More Than Money
Issue #31

The Everyday Ethics of Wealth

Table of Contents

“Creating an Ethical Culture”

An Interview with Robert Covalt
Interviewed by Pamela Gerloff

MTM: What kinds of ethical choices and dilemmas have you run into as a corporate executive?

RC: From the beginning at Sovereign, I’ve tried to establish ethical standards that I believe are important. A lot of what I decided to do with Sovereign was because, over the years, I had seen ethical standards in business diminish. I had witnessed actions that were unfair to employees, at all levels of organizations. I saw so many things in the industry that bothered me—like politics, which I have tried to eliminate. It’s wasteful and it creates problems.

MTM: What do you mean by politics?

RC: Favoritism, deals, unfair advantage. In my career, I was able to progress within a company, but so many companies bring in acquaintances and friends and they don’t reward their established, capable employees. Some companies today have such a partnership of friends that it becomes a problem. It doesn’t mean that you don’t bring in people from the outside who can do the job, but you must eliminate politics.

MTM: How do you get rid of it?

RC: You face it head on. You let everyone know that you won’t tolerate behaviors that would not be of the highest ethical standards and in the best interests of the company.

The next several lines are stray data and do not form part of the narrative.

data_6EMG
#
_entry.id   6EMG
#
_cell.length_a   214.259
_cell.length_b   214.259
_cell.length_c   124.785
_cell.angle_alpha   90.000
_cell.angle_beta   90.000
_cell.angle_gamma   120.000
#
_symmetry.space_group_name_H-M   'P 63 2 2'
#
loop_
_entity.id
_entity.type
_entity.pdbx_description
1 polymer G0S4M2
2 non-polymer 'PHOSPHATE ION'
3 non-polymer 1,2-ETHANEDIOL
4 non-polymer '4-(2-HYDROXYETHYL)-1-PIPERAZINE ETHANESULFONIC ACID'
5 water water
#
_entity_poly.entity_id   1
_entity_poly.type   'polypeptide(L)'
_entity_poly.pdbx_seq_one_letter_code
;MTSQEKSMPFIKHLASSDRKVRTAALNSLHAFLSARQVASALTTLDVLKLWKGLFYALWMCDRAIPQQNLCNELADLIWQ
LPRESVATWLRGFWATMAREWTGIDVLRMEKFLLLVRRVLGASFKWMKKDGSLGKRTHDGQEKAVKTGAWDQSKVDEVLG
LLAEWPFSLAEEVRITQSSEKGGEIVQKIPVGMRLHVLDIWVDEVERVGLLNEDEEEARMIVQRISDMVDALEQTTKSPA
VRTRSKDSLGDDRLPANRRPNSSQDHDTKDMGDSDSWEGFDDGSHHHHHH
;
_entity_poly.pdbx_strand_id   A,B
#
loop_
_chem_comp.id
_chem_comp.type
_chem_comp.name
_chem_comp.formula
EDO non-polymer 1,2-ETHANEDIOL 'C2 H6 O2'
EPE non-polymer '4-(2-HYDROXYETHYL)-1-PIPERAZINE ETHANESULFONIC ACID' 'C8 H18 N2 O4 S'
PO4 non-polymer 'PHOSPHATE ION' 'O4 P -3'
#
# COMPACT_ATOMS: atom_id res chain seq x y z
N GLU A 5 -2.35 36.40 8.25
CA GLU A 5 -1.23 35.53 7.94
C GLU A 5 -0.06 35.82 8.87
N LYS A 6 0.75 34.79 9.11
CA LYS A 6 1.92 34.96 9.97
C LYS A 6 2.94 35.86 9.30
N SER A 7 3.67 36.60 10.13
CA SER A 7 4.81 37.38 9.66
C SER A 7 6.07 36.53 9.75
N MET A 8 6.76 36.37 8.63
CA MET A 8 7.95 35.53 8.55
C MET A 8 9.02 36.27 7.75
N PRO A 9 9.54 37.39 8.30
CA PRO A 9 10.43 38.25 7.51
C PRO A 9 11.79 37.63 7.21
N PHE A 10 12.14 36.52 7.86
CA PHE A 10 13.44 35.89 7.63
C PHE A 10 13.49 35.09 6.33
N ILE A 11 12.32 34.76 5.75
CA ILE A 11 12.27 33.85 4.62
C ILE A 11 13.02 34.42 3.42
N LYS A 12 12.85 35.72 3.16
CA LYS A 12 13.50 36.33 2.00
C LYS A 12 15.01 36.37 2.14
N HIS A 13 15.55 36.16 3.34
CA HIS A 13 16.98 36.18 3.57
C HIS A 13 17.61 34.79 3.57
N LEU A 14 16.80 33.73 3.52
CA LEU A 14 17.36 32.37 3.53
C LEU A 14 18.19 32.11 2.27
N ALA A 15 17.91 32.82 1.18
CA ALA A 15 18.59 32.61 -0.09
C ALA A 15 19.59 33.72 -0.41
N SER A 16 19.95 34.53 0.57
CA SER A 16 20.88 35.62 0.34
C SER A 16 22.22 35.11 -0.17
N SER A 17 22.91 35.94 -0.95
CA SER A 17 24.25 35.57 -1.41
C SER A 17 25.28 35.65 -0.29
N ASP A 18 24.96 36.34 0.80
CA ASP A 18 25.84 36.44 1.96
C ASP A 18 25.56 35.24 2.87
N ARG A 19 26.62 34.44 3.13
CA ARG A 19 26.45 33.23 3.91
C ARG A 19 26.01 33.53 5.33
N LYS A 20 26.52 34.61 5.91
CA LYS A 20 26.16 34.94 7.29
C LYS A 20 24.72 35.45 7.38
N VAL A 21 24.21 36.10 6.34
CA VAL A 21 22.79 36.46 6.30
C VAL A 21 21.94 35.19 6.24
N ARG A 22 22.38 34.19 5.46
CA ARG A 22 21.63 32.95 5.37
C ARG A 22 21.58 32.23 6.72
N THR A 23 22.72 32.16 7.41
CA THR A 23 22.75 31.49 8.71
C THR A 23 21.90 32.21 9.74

MTM: What do you mean by ethical? What is ethics, to you?

RC: For me, honesty is the most important aspect of ethics. I would say that if you’re honest, you’re probably ethical. You do the right thing because it’s honest. It’s more than just being legally correct. Honesty puts a higher condition on it.

Ethics also has a lot to do with how you treat your employees. Once I had a boss tell me, “No one ever said life is fair.” I don’t agree with that. I think fairness is part of ethics. So, to me, a big part of setting ethical standards in business is having a policy that says that people will be treated fairly, honestly, and will have the opportunity to enjoy their work and to progress if opportunities arise.

MTM: How do you make that happen?

RC: You set the standards. You develop vision, mission, and operating statements establishing your principles and goals. Once the standard is set, the day-to-day takes care of itself. As you follow the standard, it gets embedded in the culture—so you don’t have so many ethical questions arising. People just do the right thing. On the other hand, should you condone shady practices, some people may take advantage of that. What happened at Enron and some other companies is an embarrassment to all ethical CEOs. At those companies, the standard wasn’t set at the top.